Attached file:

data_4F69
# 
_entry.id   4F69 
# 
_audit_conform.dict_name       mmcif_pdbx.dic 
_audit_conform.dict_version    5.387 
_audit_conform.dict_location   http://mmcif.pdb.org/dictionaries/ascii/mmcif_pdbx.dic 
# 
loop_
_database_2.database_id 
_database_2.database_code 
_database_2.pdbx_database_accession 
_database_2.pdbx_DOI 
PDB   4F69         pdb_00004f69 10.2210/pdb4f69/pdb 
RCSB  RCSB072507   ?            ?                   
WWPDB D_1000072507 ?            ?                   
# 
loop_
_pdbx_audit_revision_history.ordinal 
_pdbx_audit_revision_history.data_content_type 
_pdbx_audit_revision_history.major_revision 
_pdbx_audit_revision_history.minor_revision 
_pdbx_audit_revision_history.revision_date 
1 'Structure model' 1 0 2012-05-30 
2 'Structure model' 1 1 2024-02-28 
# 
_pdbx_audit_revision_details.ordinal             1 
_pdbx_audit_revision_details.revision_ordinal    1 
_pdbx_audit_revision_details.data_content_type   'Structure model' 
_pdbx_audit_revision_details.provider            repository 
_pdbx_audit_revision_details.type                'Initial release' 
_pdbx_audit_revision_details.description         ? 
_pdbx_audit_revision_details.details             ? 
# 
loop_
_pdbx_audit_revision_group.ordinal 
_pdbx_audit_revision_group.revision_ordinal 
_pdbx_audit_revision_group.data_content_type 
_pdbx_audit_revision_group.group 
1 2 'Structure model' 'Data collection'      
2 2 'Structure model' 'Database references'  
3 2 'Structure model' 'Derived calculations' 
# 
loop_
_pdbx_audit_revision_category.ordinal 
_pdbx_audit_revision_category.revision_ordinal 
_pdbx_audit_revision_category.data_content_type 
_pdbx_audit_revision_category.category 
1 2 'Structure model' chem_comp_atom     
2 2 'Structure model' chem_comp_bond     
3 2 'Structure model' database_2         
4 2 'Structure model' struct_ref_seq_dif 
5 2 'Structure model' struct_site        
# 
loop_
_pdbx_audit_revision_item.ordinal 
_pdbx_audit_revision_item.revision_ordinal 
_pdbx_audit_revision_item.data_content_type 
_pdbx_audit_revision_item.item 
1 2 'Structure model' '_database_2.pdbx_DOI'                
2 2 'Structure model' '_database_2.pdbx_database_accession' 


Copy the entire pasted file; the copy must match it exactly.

data_4F69
# 
_entry.id   4F69 
# 
_audit_conform.dict_name       mmcif_pdbx.dic 
_audit_conform.dict_version    5.387 
_audit_conform.dict_location   http://mmcif.pdb.org/dictionaries/ascii/mmcif_pdbx.dic 
# 
loop_
_database_2.database_id 
_database_2.database_code 
_database_2.pdbx_database_accession 
_database_2.pdbx_DOI 
PDB   4F69         pdb_00004f69 10.2210/pdb4f69/pdb 
RCSB  RCSB072507   ?            ?                   
WWPDB D_1000072507 ?            ?                   
# 
loop_
_pdbx_audit_revision_history.ordinal 
_pdbx_audit_revision_history.data_content_type 
_pdbx_audit_revision_history.major_revision 
_pdbx_audit_revision_history.minor_revision 
_pdbx_audit_revision_history.revision_date 
1 'Structure model' 1 0 2012-05-30 
2 'Structure model' 1 1 2024-02-28 
# 
_pdbx_audit_revision_details.ordinal             1 
_pdbx_audit_revision_details.revision_ordinal    1 
_pdbx_audit_revision_details.data_content_type   'Structure model' 
_pdbx_audit_revision_details.provider            repository 
_pdbx_audit_revision_details.type                'Initial release' 
_pdbx_audit_revision_details.description         ? 
_pdbx_audit_revision_details.details             ? 
# 
loop_
_pdbx_audit_revision_group.ordinal 
_pdbx_audit_revision_group.revision_ordinal 
_pdbx_audit_revision_group.data_content_type 
_pdbx_audit_revision_group.group 
1 2 'Structure model' 'Data collection'      
2 2 'Structure model' 'Database references'  
3 2 'Structure model' 'Derived calculations' 
# 
loop_
_pdbx_audit_revision_category.ordinal 
_pdbx_audit_revision_category.revision_ordinal 
_pdbx_audit_revision_category.data_content_type 
_pdbx_audit_revision_category.category 
1 2 'Structure model' chem_comp_atom     
2 2 'Structure model' chem_comp_bond     
3 2 'Structure model' database_2         
4 2 'Structure model' struct_ref_seq_dif 
5 2 'Structure model' struct_site        
# 
loop_
_pdbx_audit_revision_item.ordinal 
_pdbx_audit_revision_item.revision_ordinal 
_pdbx_audit_revision_item.data_content_type 
_pdbx_audit_revision_item.item 
1 2 'Structure model' '_database_2.pdbx_DOI'                
2 2 'Structure model' '_database_2.pdbx_database_accession' 